A Second Life in Qualitative Research: Creating Transformative Experiences

A Second Life in Qualitative Research: Creating Transformative Experiences

Kakali Bhattacharya (Kansas State University, USA)
DOI: 10.4018/978-1-4666-4797-8.ch019
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Many institutions of higher education do not have well-developed qualitative research methods programs. Consequently, the role of qualitative research is minimized, and its legitimacy questioned as the methodology of choice in dissertations, relegating qualitative research as second fiddle to quantitative research. In this chapter, the authors present how using a three-dimensional multiuser virtual/digital world called Second Life serves as a fertile and rigorous space for critically engaged ethnographic practices in an institution where resources for qualitative research are scant. Using information extracted from students’ projects conducting mini-ethnographies in Second Life, their YouTube podcasts, students’ reflections in learning key concepts in qualitative research without prior exposure to this methodology, the authors engage in a discussion of transformative learning experiences. Discussion of transformative learning experiences includes an intersection of critical dialogue of integration of digital technologies, virtual worlds in qualitative research, kind of learning and learners produced as a result, and reflections necessary for pedagogically aligned instructional design and delivery.
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Qualitative research has been often painted as the softer side of research, perhaps lacking the rigor of its counterpart, quantitative research, by being un-scientific, and ultimately un-fundable (Cannella & Lincoln, 2004). Such discourses and a history of paradigm wars between positivist and post-positivist researchers and researchers who stretch qualitative inquiry beyond post-positivism (Denzin & Lincoln, 2003; Lincoln & Cannella, 2004), created a terrain of educational research where many graduate programs have less classes offered in qualitative research methods than in quantitative research methods (Bhattacharya, 2009). Often institutions make room for only one introductory qualitative research methods class as the required or recommended class. Some programs include a second qualitative data analysis class as a required class, or it is highly recommended to students who might be interested in using qualitative inquiry in their dissertations.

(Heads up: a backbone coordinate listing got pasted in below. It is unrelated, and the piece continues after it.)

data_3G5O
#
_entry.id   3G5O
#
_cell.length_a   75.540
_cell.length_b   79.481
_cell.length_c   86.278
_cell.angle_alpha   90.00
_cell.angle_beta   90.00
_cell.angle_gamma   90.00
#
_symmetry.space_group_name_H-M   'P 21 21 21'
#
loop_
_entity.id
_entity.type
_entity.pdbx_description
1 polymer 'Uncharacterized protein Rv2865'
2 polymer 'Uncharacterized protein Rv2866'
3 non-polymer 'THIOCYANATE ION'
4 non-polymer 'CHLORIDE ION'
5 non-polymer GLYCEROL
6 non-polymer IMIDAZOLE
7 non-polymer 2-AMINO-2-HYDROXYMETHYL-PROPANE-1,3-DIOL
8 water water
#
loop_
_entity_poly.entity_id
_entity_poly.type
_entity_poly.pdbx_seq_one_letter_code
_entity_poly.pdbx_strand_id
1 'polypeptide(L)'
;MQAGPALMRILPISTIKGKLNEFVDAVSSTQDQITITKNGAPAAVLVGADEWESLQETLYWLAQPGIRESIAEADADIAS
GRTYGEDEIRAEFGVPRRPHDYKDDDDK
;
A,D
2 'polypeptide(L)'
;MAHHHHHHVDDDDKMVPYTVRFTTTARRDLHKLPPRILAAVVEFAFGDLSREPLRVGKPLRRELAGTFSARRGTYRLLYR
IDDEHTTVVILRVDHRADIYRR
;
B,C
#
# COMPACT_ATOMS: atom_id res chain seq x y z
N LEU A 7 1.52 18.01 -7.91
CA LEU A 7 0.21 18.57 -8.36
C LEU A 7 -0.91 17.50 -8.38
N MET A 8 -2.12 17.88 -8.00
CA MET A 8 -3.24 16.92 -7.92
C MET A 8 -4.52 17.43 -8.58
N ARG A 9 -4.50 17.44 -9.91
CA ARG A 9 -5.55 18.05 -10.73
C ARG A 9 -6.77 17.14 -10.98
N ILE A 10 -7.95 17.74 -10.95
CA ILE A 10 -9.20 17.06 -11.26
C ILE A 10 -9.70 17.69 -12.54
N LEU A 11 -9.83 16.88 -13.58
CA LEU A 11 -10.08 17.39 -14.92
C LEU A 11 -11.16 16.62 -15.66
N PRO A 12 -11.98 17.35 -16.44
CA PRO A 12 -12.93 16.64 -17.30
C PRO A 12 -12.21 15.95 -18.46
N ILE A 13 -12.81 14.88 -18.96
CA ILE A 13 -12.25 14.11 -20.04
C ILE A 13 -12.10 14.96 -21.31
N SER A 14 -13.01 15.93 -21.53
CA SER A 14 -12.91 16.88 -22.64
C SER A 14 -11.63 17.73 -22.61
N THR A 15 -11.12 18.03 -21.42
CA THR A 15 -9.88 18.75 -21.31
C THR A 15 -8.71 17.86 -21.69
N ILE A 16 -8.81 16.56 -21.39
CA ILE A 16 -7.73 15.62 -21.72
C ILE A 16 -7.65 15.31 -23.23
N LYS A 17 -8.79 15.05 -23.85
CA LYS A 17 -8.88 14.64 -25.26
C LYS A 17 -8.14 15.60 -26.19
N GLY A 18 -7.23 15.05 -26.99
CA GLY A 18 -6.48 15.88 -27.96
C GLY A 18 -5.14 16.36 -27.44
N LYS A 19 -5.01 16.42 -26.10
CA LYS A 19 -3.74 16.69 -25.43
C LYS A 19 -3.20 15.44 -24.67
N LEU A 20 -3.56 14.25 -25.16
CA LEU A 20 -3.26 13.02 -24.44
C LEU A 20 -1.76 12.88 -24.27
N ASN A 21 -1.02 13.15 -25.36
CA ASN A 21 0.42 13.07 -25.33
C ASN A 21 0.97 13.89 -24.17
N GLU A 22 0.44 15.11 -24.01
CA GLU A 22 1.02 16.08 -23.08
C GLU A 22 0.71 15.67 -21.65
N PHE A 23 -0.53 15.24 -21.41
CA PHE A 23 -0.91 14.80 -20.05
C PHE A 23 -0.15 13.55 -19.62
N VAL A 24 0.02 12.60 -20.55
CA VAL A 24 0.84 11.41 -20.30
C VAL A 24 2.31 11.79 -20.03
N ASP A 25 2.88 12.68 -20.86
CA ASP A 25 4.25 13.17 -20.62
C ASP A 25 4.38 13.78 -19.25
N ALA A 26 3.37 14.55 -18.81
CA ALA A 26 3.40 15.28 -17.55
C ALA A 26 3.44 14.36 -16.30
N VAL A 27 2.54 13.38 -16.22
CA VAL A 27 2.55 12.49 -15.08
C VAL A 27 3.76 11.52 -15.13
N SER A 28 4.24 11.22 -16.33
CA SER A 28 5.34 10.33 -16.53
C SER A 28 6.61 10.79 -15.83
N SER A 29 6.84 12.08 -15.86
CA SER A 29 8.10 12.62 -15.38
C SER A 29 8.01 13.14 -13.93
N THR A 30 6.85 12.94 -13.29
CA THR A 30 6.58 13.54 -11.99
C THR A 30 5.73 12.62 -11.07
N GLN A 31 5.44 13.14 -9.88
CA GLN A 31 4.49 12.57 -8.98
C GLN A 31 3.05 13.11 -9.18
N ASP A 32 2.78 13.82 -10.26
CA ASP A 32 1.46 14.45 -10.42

Under such restrictive conditions, instructors in qualitative methods have the daunting task of exposing the students to the terrain of qualitative inquiry without oversimplifying the concepts and yet preserving the rich nuances in a short period of time. In dealing with the challenge of preparing responsible qualitative researchers or at the very least, critical consumers of qualitative research, I have introduced students to Second Life (SL), a multi-user three-dimensional web-based virtual environment where they conduct a mini-ethnography in an introductory qualitative methods class. To demonstrate the epistemic, methodological, and pedagogical reasons for using Second Life in qualitative research, I present this chapter to invite readers to create their own entry points where digital technologies, virtual worlds in qualitative research, critical discourses about qualitative research and evidence-based inquiry, and transformative learning intersect.

Thus, in this chapter, I introduce the landscape of the terrain of qualitative inquiry in the context of scientific evidence, fundability, and academic rigor. Next, I explain the role of Second Life, a virtual environment in teaching qualitative inquiry, the ways in which Second Life was implemented in a qualitative research methods class over three years, and include examples of scaffolding, detailed project descriptions, and types of assessments used.

I argue that SL played a role in creative transformative learning experiences. Additionally, I offer justification for my arguments by extracting thematic information from various data sources (students’ projects, YouTube podcasts, instructor reflections, and interviews with former students). I critically engage with the ways in which fertile pedagogy-driven digital/virtual learning environments can be created not only for experiencing transformative learning but for offering a counter-narrative about the systematic forms of inquiry that can be performed in qualitative research, which are neither soft, nor lacking rigor of any kind.

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